“With the COVID-19 pandemic, we all became familiar with how a crisis can disrupt the global supply chain for electronics,” said study co-author Josiah Hester, a former Northwestern faculty member who is now at the Georgia Institute of Technology. “We want to build devices that use local supply chains and low-cost materials so that computing is accessible for all communities.”

Reference: “Soil-Powered Computing” by Bill Yen, Laura Jaliff, Louis Gutierrez, Philothei Sahinidis, Sadie Bernstein, John Madden, Stephen Taylor, Colleen Josephson, Pat Pannuto, Weitao Shuai, George Wells, Nivedita Arora and Josiah Hester, 11 January 2024, Proceedings of the ACM on Interactive, Mobile, Wearable and Ubiquitous Technologies.
DOI: 10.1145/3631410

The study was supported by the National Science Foundation (award number CNS-2038853), the Agricultural and Food Research Initiative (award number 2023-67021-40628) from the USDA National Institute of Food and Agriculture, the Alfred P. Sloan Foundation, VMware Research and 3M.

19 Comments on "Scientists Develop New Dirt-Powered Fuel Cell That Runs Forever"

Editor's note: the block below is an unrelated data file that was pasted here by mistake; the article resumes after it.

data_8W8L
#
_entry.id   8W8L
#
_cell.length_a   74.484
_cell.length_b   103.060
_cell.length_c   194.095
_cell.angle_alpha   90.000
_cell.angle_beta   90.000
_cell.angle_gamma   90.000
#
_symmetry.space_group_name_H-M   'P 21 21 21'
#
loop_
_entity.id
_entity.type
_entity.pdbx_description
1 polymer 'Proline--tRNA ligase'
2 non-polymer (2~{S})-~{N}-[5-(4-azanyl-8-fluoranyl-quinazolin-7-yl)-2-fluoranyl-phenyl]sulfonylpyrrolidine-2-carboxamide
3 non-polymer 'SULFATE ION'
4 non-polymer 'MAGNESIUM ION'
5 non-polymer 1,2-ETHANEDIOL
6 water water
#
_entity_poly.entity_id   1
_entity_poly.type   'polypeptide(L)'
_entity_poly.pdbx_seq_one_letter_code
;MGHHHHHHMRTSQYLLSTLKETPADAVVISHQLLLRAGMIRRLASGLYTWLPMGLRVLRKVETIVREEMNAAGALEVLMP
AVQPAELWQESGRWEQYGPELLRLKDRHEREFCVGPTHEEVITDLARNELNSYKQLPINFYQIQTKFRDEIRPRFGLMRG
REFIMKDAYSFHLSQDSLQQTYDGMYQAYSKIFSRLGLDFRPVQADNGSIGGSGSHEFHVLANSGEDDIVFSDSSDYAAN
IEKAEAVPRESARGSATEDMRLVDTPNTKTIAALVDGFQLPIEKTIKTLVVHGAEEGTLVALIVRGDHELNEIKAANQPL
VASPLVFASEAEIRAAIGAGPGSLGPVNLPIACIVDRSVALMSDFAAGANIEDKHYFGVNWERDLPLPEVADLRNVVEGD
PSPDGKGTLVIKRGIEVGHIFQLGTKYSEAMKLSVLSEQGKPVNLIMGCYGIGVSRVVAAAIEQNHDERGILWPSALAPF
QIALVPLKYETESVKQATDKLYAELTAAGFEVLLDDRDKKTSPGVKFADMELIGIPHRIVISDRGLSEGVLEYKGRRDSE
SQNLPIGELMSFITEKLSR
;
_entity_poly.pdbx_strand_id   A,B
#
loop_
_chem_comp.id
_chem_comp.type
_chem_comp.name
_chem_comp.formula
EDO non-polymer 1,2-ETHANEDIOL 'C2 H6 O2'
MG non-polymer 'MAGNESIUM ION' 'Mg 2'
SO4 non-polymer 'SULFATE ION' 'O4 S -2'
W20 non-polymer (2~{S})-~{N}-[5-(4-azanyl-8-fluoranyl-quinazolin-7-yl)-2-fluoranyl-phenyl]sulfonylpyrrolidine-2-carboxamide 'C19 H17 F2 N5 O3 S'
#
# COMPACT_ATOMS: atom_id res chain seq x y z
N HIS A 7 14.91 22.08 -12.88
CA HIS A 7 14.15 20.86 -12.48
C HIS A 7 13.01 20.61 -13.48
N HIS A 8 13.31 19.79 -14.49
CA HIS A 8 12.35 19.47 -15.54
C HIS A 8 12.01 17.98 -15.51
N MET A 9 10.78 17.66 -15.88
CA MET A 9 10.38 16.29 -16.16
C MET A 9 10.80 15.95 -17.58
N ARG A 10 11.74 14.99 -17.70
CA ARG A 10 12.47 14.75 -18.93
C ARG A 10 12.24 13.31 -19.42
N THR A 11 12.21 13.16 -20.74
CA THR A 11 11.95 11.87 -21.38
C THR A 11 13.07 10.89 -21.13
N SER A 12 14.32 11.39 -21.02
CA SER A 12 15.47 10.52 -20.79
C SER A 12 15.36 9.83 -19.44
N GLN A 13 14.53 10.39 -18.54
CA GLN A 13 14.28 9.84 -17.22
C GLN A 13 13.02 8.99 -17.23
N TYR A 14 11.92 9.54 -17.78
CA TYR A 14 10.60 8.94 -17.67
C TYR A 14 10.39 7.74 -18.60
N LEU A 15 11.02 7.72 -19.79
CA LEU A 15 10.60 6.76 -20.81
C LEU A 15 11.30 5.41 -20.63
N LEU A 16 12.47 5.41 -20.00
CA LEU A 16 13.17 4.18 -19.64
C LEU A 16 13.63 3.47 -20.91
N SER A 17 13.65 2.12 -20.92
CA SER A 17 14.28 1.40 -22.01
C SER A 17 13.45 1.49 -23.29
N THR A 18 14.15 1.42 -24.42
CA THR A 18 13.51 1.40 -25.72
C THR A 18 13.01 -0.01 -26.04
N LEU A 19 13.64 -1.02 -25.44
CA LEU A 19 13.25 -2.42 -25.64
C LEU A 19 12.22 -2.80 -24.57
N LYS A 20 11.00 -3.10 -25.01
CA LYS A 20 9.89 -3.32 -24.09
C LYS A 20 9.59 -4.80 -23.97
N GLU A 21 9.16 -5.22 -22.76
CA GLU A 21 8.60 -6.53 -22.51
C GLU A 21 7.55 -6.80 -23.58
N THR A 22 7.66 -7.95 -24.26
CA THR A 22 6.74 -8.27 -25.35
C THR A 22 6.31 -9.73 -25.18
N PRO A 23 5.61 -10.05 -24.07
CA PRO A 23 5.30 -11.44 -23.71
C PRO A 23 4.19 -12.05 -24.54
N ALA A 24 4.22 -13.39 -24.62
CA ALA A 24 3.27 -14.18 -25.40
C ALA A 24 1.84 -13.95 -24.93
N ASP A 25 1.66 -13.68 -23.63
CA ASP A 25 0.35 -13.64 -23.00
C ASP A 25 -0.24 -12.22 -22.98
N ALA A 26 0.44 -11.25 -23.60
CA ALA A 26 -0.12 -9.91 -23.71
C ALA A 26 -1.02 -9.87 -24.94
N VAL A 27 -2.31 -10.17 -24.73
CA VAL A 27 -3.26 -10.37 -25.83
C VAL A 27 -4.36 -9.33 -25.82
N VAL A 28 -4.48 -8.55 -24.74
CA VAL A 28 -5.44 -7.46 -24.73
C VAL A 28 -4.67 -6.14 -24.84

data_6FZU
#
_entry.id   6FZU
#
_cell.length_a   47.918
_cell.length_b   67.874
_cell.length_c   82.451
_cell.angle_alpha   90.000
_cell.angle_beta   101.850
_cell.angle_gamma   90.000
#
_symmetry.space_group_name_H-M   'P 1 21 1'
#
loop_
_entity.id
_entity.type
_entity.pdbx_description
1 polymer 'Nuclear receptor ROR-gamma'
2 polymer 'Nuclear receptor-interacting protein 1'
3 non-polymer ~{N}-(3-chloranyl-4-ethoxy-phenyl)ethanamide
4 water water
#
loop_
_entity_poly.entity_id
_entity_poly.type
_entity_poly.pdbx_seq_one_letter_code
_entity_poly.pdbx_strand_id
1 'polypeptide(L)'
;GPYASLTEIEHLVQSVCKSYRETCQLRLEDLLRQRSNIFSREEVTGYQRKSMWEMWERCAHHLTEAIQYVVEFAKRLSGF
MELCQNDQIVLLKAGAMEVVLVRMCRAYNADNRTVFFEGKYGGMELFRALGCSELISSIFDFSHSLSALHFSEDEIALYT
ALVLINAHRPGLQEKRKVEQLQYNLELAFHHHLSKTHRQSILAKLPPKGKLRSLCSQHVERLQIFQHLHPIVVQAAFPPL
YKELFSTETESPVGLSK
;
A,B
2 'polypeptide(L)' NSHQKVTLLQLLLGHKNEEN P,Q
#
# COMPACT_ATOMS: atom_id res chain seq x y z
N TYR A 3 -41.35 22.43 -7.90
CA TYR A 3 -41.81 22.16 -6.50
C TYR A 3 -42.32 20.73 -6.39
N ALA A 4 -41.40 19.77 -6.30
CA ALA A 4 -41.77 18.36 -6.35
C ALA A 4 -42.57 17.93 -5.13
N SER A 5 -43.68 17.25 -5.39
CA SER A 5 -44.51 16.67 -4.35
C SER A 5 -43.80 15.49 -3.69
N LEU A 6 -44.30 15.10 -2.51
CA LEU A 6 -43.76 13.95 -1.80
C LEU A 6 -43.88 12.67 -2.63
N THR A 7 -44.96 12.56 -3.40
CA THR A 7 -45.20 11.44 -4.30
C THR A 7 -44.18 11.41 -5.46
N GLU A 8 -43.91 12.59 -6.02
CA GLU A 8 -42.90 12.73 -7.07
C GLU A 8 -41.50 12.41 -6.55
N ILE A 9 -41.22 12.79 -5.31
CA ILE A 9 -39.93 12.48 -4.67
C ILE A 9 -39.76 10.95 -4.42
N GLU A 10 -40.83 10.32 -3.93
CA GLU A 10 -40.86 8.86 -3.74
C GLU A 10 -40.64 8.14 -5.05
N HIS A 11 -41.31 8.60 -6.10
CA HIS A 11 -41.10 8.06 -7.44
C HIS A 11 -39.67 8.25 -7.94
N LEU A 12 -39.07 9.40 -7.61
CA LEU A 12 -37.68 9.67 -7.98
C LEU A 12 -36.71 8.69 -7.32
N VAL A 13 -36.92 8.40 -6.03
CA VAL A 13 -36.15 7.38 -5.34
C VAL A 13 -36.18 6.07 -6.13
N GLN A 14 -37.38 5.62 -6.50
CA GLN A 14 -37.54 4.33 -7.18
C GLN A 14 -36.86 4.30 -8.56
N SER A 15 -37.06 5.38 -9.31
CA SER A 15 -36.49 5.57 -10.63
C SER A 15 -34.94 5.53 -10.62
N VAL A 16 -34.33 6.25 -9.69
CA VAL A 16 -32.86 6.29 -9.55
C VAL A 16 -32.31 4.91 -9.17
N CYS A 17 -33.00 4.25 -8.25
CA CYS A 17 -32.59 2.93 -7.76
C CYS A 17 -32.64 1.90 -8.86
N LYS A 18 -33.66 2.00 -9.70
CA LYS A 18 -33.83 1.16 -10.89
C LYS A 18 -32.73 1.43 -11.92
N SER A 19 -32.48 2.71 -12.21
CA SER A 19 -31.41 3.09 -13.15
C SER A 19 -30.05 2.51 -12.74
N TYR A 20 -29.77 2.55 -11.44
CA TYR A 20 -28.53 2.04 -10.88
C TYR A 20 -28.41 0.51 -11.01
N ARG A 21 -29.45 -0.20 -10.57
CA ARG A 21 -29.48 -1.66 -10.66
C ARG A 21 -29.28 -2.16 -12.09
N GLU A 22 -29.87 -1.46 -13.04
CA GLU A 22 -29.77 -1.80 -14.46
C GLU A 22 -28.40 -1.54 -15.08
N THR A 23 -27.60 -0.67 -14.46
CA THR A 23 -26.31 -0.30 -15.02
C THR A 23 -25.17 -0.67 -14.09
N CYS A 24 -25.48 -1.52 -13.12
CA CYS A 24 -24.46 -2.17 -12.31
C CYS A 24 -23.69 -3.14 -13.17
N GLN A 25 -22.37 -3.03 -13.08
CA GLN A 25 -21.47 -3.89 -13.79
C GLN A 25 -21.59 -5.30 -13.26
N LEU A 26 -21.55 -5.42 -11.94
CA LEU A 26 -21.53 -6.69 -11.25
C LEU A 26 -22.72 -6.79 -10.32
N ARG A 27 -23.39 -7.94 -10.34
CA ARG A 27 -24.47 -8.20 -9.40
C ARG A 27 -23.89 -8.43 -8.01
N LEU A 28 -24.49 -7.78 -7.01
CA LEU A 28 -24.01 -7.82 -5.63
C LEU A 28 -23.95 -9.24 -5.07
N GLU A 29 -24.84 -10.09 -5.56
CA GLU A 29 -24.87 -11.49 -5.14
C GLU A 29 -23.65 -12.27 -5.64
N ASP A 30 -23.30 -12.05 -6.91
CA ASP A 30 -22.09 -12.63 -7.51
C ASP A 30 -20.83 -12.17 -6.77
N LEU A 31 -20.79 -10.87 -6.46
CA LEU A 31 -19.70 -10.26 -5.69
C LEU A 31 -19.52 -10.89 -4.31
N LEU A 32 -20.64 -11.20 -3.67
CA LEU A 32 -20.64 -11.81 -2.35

1. A long article without any valuable info. Annoying. 68 times more energy than what? W/O mA or mW it is a theoretical sb researched sg thing. I would not tell anything if they would provide the structure of the cell at least, electrons go from here to here etc..
    I guess these researchers just want to catch some sponsors for their research but did not do anything yet just made a photo of a sandy 3d printed something…

  2. Sofia Penabaz-Wiley | February 3, 2024 at 8:18 am | Reply

    Finally, a sustainable alternative to traditional batteries. The associated paper gives more detail as to how it works. How very creative of the team… There is a light at the end of the tunnel. Let’s all work to get there.

  3. We’ve achieved ancient technology. The end is near

  4. Please don’t use superlatives in your titles.

  5. My fellow energy friends,
    This is a small twist on the “Earth Batteries” that have been around forever. Tearing down old Civil War telegraph stations, discovering “cables” into the ground with power still in the wires! Earth Battery power source. Google it, check out and do a USA Patent Office search… been around for years. Make as large as you wish for more power, stringing them all together in the ground. Nothing new, same stuff, different day. Oh yes, “The Sea Of Energy In Which The Earth Floats” by T Henry Moray (1920s time period) a good read too.